• Through its existing Solar on Multifamily Affordable Housing (SOMAH) program — a model for equitably providing solar to low-income renters in disadvantaged communities — selected applicant GRID Alternatives’ team in San Diego installed a solar energy system at Trolley Trestle, home to youth transitioning out of the foster care system. Energy cost savings estimated at over $600k over ten years, will be reinvested to provide additional services to those who call Trolley Trestle home, including more job and life skills training.

Review and Selection Process Information

The 60 applicants selected for funding were chosen through a competition review process. This multi-stage process included review from hundreds of experts in climate, power markets, environmental justice, labor, and consumer protection from EPA, Department of Energy, the Department of Housing and Urban Development, Department of Treasury, Department of Agriculture, the Federal Emergency Management Agency, Department of Labor, Department of Defense, Consumer Financial Protection Bureau, and the Department of Energy’s National Labs – all screened through ethics and conflict of interest checks and trained on the program requirements and evaluation criteria. Applications were scored and selected through dozens of review panels and an interagency senior review team.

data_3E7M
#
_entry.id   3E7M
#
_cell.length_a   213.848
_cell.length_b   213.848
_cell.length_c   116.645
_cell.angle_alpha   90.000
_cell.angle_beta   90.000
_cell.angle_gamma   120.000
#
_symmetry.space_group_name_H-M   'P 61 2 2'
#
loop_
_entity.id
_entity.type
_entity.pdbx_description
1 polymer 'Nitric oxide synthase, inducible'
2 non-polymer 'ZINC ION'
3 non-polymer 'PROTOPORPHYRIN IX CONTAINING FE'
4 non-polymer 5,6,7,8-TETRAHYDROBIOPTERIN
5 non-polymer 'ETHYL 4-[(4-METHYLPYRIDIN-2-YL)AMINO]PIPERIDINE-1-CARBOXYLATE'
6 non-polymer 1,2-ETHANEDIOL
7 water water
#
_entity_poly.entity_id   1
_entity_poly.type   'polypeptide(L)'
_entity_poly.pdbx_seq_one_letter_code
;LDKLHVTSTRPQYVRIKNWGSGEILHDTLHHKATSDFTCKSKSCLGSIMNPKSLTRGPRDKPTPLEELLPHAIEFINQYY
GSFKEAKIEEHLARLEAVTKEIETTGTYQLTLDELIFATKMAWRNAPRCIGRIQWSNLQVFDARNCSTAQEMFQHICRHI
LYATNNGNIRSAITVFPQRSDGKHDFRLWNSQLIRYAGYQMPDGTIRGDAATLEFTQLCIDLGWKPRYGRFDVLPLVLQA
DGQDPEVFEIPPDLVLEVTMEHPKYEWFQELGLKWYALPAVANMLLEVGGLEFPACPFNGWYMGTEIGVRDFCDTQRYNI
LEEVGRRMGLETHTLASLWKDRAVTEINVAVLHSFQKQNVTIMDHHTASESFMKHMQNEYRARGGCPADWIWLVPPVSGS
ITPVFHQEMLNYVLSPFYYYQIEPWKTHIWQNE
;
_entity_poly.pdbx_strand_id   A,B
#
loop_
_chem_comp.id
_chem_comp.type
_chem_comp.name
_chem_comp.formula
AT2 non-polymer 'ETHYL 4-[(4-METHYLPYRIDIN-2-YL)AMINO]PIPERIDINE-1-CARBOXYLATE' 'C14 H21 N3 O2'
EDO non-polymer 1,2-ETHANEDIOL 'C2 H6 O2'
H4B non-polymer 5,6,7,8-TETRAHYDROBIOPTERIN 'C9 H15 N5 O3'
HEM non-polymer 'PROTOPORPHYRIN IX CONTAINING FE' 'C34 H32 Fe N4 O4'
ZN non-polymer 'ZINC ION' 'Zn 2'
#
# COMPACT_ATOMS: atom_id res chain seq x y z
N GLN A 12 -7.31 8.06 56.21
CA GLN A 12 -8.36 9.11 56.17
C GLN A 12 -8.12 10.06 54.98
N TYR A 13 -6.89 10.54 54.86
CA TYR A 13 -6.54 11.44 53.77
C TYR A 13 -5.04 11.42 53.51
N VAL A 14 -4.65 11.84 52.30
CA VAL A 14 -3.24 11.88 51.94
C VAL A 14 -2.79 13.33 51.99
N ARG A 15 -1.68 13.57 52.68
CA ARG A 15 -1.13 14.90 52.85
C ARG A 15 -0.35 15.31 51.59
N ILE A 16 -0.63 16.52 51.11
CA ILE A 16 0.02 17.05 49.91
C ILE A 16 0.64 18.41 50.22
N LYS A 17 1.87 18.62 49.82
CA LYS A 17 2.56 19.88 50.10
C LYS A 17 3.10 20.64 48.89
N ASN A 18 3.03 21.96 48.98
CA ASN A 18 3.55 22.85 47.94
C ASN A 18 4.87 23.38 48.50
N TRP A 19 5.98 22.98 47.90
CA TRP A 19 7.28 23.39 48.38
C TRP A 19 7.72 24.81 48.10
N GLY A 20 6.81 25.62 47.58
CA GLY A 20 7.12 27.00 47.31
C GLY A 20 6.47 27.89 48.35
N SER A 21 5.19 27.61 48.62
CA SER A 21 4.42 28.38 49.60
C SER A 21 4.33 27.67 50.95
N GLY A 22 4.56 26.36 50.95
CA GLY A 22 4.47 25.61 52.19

EPA anticipates that awards to the selected applicants will be finalized in the summer of 2024, and selected applicants will begin funding projects through existing programs and begin expansive community outreach programs to launch new programs in the fall and winter of this year. Selections are contingent on the resolution of all administrative disputes related to the competitions.

Informational Webinars

EPA will host informational webinars as part of the program’s commitment to public transparency. EPA has scheduled a public webinar for the Solar for All program, and registration details are included below. Information on other GGRF webinars can be found on EPA’s Greenhouse Gas Reduction Fund Engagement Opportunities webpage.

Solar for All webinar: Monday, April 29, 2024, 4:00pm – 4:30pm ET. Register for the April 29 meeting